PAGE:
A recent opinion released by the Appeals Court of Massachusetts, In re Driscoll’s Case, affirmed the decision of an administrative judge denying ongoing total incapacity benefits to an employee. The workers’ compensation case arose out of the employee’s claim that he suffered a work-related back injury in 2003. The self-insured employer had paid weekly incapacity benefits to the employee from July 22, 2003 through September 26, 2003. The employer, however, refused to pay the employee’s claim for ongoing benefits past that date.
At a hearing in front of the administrative judge, the employee, doctors, and an impartial medical examiner testified. Adopting the opinion of the impartial medical examiner, the administrative judge awarded medical benefits pursuant to G.L. c. 152 § 30 and total incapacity benefits under G.L. c. 152 § 34 to the employee through April 1, 2004. The employee appealed that decision, seeking ongoing benefits past that date. The Department of Industrial Accidents reviewing board affirmed the administrative judge’s decision, and the employee appealed to the Appeals Court of Massachusetts.
In determining whether to continue total incapacity benefits, an administrative judge must decide whether the employee is so incapacitated as to render him unable to return to work. The employee’s primary argument on appeal was that the administrative judge erred by crediting only some of the medical opinions from doctors and not others, namely, the employee’s testimony and the testimony of his doctors. The court responded that credibility determinations are solely within the province of the administrative judge. The appeals court also recognized that the reason the employee’s testimony was discounted was because the administrative judge determined that it was unreliable and found that it contained misrepresentations regarding his physical limitations and level of activity after the injury. Furthermore, since the employee had misrepresented his symptoms to his doctors, the administrative judge was unable to rely on their medical opinions that the employee was disabled.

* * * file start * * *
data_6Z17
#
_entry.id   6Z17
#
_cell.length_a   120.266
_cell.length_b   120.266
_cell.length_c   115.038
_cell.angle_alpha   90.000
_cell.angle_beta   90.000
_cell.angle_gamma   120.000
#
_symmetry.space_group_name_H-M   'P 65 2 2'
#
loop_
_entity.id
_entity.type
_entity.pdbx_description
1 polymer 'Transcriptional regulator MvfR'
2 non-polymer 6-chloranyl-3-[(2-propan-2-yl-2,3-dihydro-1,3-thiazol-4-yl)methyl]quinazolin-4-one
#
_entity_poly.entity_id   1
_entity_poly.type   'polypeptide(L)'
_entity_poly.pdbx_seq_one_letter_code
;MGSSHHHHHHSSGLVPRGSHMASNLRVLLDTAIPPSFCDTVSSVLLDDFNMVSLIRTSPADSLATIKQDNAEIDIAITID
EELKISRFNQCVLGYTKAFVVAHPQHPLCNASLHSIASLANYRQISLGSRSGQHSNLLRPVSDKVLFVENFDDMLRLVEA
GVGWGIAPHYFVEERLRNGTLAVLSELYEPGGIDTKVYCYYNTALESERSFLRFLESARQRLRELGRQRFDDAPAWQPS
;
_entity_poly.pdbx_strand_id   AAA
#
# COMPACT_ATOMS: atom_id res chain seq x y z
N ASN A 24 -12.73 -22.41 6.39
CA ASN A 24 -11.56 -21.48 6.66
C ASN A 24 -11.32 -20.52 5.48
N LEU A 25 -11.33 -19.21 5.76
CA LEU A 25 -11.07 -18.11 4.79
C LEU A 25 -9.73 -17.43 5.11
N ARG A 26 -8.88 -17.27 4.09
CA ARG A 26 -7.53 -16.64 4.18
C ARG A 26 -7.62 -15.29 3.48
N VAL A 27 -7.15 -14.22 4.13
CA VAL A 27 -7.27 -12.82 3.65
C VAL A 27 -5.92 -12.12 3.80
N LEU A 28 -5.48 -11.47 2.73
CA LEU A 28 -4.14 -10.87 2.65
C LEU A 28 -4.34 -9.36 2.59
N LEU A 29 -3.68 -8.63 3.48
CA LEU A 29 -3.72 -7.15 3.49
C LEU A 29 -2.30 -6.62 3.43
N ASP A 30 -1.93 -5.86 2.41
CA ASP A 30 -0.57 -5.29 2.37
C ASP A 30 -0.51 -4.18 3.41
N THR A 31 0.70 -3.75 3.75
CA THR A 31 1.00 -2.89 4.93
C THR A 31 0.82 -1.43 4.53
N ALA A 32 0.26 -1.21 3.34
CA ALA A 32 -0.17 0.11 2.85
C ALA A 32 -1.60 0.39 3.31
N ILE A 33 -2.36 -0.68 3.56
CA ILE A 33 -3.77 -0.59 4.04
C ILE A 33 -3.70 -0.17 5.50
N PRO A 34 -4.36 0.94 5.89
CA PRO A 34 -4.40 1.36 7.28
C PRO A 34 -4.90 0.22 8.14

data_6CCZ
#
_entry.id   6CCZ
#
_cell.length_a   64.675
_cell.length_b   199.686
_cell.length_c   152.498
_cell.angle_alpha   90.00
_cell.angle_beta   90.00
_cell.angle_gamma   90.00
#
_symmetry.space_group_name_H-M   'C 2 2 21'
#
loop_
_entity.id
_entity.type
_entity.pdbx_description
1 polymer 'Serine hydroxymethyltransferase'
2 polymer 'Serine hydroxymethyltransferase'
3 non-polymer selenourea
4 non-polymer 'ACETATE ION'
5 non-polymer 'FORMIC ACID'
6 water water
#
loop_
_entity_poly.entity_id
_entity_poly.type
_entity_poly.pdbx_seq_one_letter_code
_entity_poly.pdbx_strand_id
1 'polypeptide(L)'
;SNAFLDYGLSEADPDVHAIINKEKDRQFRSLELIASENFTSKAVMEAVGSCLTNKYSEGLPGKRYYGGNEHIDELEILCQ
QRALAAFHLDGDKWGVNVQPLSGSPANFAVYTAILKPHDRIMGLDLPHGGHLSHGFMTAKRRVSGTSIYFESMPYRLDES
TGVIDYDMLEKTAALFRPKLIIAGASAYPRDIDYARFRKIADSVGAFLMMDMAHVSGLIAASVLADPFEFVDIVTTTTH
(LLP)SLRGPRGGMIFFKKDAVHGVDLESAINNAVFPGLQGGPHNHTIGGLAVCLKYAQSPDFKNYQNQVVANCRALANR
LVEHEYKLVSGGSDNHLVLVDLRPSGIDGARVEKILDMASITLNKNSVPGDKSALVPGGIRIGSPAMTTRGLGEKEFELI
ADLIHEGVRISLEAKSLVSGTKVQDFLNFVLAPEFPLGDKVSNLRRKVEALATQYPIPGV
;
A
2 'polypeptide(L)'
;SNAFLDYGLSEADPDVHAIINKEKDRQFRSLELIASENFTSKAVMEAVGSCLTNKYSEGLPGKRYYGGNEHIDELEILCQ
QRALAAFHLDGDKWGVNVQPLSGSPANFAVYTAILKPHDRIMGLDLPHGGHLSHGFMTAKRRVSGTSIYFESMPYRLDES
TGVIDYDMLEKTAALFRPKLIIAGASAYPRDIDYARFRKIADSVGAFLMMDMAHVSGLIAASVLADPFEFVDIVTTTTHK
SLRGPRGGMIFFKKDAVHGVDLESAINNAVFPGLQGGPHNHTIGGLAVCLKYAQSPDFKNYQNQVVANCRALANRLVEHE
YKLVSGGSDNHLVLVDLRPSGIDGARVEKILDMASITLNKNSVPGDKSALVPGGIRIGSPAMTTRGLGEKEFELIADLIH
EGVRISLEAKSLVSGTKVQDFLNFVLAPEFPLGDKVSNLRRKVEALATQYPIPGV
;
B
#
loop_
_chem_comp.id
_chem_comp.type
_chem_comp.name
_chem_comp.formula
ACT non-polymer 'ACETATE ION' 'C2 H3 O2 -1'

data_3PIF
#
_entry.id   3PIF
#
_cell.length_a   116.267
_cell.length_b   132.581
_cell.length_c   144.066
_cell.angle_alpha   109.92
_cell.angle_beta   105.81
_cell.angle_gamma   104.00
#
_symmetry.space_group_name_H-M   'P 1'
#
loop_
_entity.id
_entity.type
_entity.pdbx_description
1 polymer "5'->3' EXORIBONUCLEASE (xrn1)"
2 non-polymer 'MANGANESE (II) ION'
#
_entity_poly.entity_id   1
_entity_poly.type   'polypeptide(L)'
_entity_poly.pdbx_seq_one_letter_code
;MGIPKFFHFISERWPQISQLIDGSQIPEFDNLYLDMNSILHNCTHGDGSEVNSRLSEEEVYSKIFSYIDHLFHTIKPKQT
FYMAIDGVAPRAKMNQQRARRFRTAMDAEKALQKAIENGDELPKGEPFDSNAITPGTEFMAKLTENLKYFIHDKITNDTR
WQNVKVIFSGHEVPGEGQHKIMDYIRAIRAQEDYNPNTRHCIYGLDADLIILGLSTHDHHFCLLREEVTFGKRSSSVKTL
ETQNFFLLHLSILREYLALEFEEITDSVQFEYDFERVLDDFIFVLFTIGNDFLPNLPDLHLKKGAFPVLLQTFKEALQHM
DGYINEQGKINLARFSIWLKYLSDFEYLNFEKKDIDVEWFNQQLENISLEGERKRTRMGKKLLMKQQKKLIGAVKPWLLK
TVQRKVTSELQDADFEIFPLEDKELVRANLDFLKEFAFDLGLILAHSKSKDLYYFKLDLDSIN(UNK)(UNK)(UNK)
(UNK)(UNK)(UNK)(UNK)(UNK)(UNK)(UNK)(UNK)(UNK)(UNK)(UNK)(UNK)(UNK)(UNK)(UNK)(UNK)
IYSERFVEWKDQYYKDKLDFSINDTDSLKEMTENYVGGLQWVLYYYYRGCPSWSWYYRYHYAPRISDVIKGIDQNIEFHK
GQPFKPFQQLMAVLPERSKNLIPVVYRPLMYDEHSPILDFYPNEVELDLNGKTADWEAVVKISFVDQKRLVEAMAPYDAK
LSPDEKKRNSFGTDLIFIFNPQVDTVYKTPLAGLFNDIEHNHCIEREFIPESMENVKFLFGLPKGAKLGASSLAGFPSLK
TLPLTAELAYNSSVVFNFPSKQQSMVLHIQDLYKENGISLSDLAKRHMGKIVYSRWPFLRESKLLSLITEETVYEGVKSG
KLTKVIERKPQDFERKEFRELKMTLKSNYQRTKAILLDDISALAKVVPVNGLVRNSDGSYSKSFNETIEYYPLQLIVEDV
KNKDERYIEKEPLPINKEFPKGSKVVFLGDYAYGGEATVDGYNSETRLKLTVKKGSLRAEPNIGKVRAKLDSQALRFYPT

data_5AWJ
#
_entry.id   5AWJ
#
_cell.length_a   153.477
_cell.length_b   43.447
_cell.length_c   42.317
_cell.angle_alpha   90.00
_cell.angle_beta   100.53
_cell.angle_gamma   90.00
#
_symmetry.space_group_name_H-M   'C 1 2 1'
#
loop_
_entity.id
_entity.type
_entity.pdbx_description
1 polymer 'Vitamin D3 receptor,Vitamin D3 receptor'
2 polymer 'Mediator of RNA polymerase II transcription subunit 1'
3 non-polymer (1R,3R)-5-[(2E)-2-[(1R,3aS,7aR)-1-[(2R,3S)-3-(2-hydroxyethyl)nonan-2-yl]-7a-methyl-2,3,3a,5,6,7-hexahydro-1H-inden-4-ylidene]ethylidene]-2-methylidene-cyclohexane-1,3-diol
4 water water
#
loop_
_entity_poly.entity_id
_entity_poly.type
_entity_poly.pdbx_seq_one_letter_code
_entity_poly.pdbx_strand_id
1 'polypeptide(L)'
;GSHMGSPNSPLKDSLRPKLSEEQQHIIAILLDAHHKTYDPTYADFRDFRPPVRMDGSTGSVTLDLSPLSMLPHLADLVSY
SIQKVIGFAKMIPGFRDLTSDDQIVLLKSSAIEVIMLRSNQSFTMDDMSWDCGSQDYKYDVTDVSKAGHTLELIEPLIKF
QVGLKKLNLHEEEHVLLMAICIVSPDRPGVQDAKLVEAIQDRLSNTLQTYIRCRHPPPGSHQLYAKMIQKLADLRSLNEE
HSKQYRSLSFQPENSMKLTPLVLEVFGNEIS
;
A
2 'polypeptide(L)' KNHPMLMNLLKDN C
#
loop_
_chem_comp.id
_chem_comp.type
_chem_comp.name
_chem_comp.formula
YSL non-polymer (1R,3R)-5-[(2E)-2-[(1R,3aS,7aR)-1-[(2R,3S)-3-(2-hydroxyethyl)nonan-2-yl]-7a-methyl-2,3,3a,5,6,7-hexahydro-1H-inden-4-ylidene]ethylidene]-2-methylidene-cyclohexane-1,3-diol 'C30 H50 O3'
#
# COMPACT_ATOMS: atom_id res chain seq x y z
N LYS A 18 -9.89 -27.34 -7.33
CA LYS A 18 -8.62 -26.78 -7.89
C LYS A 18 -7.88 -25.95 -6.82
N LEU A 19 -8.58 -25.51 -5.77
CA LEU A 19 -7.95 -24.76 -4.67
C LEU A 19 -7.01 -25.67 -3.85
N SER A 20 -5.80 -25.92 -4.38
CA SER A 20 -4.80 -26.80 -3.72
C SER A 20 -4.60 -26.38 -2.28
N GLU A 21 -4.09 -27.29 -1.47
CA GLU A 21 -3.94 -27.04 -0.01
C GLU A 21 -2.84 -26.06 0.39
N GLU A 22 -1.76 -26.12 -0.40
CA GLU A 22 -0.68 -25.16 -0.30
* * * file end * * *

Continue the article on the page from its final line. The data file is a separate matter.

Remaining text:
The employee also argued that the administrative judge erred by excluding the employee’s previous work-related injuries from the causation analysis. The court noted, however, that the administrative judge did find that the employee had a job-related disability, but it had ended by April 2, 2004. In addition, based on evidence that the employee was in fact working but had informed his doctors that he was not, the administrative judge properly considered that his attempts to work indicated that his disability had ended. The Appeals Court of Massachusetts concluded by affirming the decisions of the administrative judge and the reviewing board.
If you have been hurt while working on the job, you may be entitled to compensation for your injury, including medical expenses and lost wages. At the Massachusetts firm of Pulgini & Norton, our dedicated workplace accident attorneys represent and advise clients pursuing workers’ compensation benefits. To discuss your claim with one of our knowledgeable attorneys, contact our office at (781) 843-2200 or online to schedule a consultation.
More Blog Posts:
Massachusetts Appeals Court Finds for Worker Claiming Partial Incapacity Benefits, Massachusetts Workers’ Compensation Lawyer Blog, published August 12, 2015
Massachusetts Appeals Court Rules Against Injured Worker, Discontinues Temporary Total Incapacity Benefits, Massachusetts Workers’ Compensation Lawyer Blog, published July 29, 2015